It's amazing how different traditional Italian food is from what most Americans grew up to believe it to be. The Sunday sauces and everything parmigiana that we grew up with are a far stretch from what you find throughout the majority of Italy. From north to south, the cuisine of Italia changes just as much as its geography, traditions and wines.
However, for the most part, one thing remains the same throughout Italy: the cuisine is based on simple recipes made great through the quality of the ingredients and the deft, passionate hand of the person who is making the dish. Calamari in Zimino is a perfect example of this.
Calamari in Zimino is seafood stew made from a short-list of ingredients and prepared so simply that you'll almost feel like you're cheating. However, sourcing the best ingredients will make the difference between making this good and making it great. The most important part of this dish is the calamari itself, which needs to be as fresh as possible because it's the flavor of the squid that makes this dish utterly amazing. Framing the flavor of the squid is the Swiss chard, which lends a sweet butteriness, and the onions, tomatoes and celery, which literally dissolve in the cooking process and become the broth of this stew. Can you tell I'm in love? It's because of preparations as flavorful, yet simple as this, that I became so enamored with Italian cuisine.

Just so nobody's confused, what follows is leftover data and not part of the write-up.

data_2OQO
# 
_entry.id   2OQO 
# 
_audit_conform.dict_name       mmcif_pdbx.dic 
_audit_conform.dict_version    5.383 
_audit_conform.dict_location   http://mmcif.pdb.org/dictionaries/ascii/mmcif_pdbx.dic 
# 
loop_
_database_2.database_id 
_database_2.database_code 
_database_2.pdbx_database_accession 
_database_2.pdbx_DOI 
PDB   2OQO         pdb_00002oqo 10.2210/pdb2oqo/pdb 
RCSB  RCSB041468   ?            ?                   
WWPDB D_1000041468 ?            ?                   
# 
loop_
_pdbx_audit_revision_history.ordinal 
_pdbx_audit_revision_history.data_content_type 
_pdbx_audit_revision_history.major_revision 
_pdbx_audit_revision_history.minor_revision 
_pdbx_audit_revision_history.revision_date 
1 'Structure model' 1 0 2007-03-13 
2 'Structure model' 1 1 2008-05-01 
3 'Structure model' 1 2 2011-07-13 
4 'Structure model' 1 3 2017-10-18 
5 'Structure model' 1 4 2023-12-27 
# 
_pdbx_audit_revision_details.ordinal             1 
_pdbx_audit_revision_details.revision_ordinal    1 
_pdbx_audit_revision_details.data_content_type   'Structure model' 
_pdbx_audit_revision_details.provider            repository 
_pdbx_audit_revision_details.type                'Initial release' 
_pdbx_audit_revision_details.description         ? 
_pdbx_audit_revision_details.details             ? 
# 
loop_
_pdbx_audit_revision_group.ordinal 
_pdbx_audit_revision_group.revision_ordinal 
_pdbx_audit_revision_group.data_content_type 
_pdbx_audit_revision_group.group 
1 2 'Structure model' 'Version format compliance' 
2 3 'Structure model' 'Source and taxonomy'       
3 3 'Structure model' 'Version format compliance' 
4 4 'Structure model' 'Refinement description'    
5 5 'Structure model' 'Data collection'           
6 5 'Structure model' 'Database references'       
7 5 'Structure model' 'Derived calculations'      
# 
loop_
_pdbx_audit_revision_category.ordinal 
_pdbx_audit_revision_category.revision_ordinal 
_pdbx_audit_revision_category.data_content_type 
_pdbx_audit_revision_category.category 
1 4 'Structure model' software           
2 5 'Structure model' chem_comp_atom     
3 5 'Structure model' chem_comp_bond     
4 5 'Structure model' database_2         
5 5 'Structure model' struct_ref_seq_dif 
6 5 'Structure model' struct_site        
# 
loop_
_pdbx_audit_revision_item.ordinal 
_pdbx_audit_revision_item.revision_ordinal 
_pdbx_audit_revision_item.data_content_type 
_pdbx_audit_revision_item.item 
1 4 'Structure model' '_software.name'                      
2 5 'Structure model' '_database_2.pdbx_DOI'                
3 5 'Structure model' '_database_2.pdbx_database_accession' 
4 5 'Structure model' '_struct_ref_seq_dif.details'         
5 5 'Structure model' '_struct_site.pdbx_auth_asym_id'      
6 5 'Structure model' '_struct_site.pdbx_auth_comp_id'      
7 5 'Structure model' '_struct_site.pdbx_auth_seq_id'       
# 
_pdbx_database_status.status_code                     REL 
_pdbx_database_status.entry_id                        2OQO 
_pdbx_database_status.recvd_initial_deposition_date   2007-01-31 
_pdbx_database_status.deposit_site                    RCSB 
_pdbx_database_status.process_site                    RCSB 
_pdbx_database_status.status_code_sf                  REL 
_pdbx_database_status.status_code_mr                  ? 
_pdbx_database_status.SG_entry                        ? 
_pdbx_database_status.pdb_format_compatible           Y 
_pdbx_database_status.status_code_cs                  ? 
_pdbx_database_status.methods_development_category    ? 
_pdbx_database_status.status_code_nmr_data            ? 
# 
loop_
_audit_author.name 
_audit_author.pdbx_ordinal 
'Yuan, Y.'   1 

This could be an easy appetizer, for a light summer treat or a cold winter night. I would also suggest serving it with slices of toasted baguette brushed with a hint of olive oil, because as you'll quickly come to realize, the broth is delectable and each of your guests will want to make sure that it has been completely sopped up.
As for a wine pairing, a Greco di Tufo was my choice. D'Antiche Terre, 2007 Greco di Tufo, from the region of Campania, was a perfect pairing for the Calamari in Zimino, as the nose showed ripe tropical fruit mixed with a Mediterranean twist of olive and sea air. The palate was slightly sweet with a medium body and zesty acidity, giving flavors of stone, apricot and minerals, which finished fresh. If I was pressed for another perfect pairing, I could easily imagine a Verdicchio having similar results.
See page 2 for the recipe.
Meet Chef Eric Guido
After working in the New York City restaurant scene, Eric Guido branched out, organizing private dining and tasting events centered around Italian cuisine and wine. Here he began to incorporate food photography and recipe development. His continuing work can be seen at www.theviptable.net. Eric’s passion for food and wine is fueled by the togetherness and satisfaction found at the table.